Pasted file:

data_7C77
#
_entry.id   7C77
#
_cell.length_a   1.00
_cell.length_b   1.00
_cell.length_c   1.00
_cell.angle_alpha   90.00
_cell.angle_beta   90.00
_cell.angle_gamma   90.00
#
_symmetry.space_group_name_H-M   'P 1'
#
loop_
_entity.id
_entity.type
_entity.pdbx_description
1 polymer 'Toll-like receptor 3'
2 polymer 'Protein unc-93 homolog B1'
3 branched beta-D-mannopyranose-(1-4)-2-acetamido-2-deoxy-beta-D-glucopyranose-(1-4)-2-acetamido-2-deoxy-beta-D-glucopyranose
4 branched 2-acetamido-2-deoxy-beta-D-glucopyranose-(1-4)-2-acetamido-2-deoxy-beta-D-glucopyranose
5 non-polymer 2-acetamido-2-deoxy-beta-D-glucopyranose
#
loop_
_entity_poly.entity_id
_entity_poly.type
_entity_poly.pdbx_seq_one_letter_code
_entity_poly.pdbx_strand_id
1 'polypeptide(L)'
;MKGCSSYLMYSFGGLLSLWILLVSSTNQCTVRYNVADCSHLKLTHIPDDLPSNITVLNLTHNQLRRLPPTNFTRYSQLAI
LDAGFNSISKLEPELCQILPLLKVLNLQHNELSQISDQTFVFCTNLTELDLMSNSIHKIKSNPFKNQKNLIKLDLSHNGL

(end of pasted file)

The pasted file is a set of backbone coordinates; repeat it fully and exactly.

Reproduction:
data_7C77
#
_entry.id   7C77
#
_cell.length_a   1.00
_cell.length_b   1.00
_cell.length_c   1.00
_cell.angle_alpha   90.00
_cell.angle_beta   90.00
_cell.angle_gamma   90.00
#
_symmetry.space_group_name_H-M   'P 1'
#
loop_
_entity.id
_entity.type
_entity.pdbx_description
1 polymer 'Toll-like receptor 3'
2 polymer 'Protein unc-93 homolog B1'
3 branched beta-D-mannopyranose-(1-4)-2-acetamido-2-deoxy-beta-D-glucopyranose-(1-4)-2-acetamido-2-deoxy-beta-D-glucopyranose
4 branched 2-acetamido-2-deoxy-beta-D-glucopyranose-(1-4)-2-acetamido-2-deoxy-beta-D-glucopyranose
5 non-polymer 2-acetamido-2-deoxy-beta-D-glucopyranose
#
loop_
_entity_poly.entity_id
_entity_poly.type
_entity_poly.pdbx_seq_one_letter_code
_entity_poly.pdbx_strand_id
1 'polypeptide(L)'
;MKGCSSYLMYSFGGLLSLWILLVSSTNQCTVRYNVADCSHLKLTHIPDDLPSNITVLNLTHNQLRRLPPTNFTRYSQLAI
LDAGFNSISKLEPELCQILPLLKVLNLQHNELSQISDQTFVFCTNLTELDLMSNSIHKIKSNPFKNQKNLIKLDLSHNGL